Environmental Benefits of Electric Vehicles
When run on renewable energy, electric vehicles provide significant reductions in total lifetime greenhouse gas emissions, especially considering that these benefits increase alongside the increase to ‘stop-start’ city driving. Impacts from vehicle operation dwarf those from vehicle production and disposal is expected to be relatively small. According to a paper released in 2012 by the Department of Transport, an electric vehicle operating on renewable energy could provide a net benefit in terms of lifecycle carbon emissions within just three years of operation and savings more than 50 per cent across a 20-year average Victorian vehicle lifetime.
The report also concluded that up to 6 battery replacements would be possible over a vehicle life before the greenhouse emissions benefits would be lost to a petrol vehicle. Not only is the operation of electric vehicles more environmentally friendly, we’re also seeing a trend towards more eco-friendly production and materials of the cars. Take for example the Ford Focus Electric, considered the most fuel efficient compact car with savings of up to $9,000 in 5 years. The Ford Focus not only reduces greenhouse gas emissions but is also made up of recycled materials and the padding is made out of bio based material. Similarly the Nissan LEAF’s interior and bodywork are partly made out of green materials such as recycled water bottles, plastic bags, old car parts and even second hand home appliances.
6. Charging Electric Vehicles
There is a slower adoption of battery only vehicles in comparison to hybrid models as charging creates both issues and opportunities. As they contain large batteries charging can take hours however, many models can also be charged quickly (around 30 minutes) through high-voltage quick chargers and some can also swap out the depleted battery for a fully charged replacement.
Some pointers from the Australian Electric Vehicle Association:
Production electric cars typically come with two charging options – slow and fast. The slow charge option is the most commonly used as you will no doubt plug in at work or at home. This takes a standard 240 volt AC, 15 amp supply and the vehicle’s onboard charger charges the battery. The rate of charge will depend on the onboard charger – 2.5 kW to 7 kW is typical. So at 2.5 kW, a Nissan Leaf will be fully charged overnight. The fast charge option involves a publicly accessible ‘fast charger’ or ‘supercharger’ which provides power directly to the battery. Fast chargers may put out anywhere from 25 kW to 135 kW and can charge a depleted battery in under 30 minutes. Expect to see more of these around the country, typically located in towns so you can enjoy a coffee break. Converted electric cars typically come with a simple 15 amp plug, however there are now several automotive standard kits out there which allow you to use public charge points.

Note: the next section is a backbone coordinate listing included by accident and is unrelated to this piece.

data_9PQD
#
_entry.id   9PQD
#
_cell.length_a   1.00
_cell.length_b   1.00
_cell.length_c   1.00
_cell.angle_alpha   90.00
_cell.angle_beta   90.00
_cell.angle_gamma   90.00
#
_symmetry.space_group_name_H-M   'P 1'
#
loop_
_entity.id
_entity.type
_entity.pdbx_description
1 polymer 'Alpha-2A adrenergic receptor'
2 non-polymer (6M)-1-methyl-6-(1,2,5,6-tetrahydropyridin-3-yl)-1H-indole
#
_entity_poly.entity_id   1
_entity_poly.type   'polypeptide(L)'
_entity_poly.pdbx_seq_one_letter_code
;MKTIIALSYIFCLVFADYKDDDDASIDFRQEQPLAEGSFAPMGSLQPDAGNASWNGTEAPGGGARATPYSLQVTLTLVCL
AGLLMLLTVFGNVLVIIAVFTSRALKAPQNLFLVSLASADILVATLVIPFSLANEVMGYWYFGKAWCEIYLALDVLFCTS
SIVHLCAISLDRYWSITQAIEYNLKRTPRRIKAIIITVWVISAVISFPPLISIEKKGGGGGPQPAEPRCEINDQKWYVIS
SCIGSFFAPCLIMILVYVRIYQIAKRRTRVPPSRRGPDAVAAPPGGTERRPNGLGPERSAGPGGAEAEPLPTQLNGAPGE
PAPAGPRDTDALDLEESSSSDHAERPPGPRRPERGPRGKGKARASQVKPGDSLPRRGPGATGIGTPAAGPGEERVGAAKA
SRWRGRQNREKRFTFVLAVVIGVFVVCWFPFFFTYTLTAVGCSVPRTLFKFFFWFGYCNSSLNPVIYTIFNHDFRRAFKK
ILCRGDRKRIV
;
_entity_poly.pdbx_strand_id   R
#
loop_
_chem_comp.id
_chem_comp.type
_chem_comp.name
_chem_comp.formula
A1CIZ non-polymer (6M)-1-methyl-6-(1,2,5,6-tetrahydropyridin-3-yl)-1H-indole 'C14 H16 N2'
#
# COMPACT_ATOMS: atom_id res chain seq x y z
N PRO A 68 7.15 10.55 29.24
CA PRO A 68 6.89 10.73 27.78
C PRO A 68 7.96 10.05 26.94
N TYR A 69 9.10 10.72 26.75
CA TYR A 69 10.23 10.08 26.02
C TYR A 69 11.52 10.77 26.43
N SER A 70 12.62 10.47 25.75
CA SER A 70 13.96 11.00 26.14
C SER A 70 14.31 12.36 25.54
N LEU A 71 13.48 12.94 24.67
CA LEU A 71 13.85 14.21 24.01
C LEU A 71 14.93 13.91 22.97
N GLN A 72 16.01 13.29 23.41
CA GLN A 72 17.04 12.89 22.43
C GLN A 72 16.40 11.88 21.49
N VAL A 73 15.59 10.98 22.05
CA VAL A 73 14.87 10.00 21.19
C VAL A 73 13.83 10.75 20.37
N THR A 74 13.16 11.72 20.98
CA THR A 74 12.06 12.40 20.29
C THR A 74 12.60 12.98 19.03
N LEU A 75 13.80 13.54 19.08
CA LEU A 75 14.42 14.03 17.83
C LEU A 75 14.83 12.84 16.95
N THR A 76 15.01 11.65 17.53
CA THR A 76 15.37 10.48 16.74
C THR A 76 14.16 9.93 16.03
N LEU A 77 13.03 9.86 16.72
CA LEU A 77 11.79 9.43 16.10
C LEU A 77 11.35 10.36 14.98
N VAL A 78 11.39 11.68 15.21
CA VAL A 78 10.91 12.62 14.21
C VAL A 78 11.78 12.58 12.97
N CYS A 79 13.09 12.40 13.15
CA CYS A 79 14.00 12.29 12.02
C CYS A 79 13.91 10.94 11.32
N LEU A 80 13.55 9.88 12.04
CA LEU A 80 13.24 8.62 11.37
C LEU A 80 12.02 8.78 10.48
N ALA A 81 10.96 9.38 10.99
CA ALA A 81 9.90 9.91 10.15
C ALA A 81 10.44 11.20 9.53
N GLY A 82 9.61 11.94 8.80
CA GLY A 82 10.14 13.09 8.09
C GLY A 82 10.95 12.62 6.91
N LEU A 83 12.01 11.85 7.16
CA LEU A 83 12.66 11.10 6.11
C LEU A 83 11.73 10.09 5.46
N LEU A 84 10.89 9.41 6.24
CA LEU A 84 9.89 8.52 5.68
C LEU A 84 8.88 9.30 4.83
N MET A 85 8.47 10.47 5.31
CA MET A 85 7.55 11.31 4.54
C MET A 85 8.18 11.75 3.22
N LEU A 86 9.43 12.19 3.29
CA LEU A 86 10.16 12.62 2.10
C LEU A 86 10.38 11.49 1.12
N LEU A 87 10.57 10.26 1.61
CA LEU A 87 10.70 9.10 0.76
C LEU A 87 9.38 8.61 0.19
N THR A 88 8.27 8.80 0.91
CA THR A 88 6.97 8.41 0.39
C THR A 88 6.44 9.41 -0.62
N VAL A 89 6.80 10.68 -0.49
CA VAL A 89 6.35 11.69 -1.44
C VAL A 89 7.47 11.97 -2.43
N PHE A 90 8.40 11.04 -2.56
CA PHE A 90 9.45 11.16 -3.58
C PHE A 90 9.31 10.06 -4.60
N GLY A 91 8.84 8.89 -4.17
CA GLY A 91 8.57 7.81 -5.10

Can Your Home Support the Addition of an Electrical Vehicle Charging Load?
Another charging factor to consider before purchasing is your homes energy supply as many dwellings (especially those built before 1970 that have not undergone significant renovation in the interim) may not have a sufficient electrical supply to support the addition of an electrical vehicle charging load and are more likely to be in need of an electricity supply upgrade. In an interview with news.com.au about why Tesla’s electric car had its plug pulled, Greg Bryant, Master Electricians Australia spokesman stated “It is highly unlikely the mains cable coming into the home switchboard will be adequate to carry the extra 40 amp load to recharge the car.” As the maximum single phase electrical load across Australia is between 20 and 40 amps, Bryant said in a worse-case scenario customers may be required to pay up to $50,000 to upgrade and “if there is not enough electrical capacity in the street, the power upgrade may not even be approved.” Unlike most electric cars in the Australian market, the Tesla cannot be charged through a normal power point and requires a special charger to be installed. Due to demand in the market, Tesla now provides a unit that delivers 40 amps of power and hooks up to the house. Tesla spokesman, Heath Walker has stated that “We’re taking a two-pronged attack in Australia: our supercharger network and also new hotel partnerships where we’re putting high powered wall units in different hotels – both single and three phase.” These units are already up and running in The Darling Hotel in Sydney and the Marriot in Melbourne. While there’s a good chance if you have a modern home that you will be able to support charging the average electric vehicle it’s very important to contact your local energy supplier before purchasing to make sure you know your needs and costs first.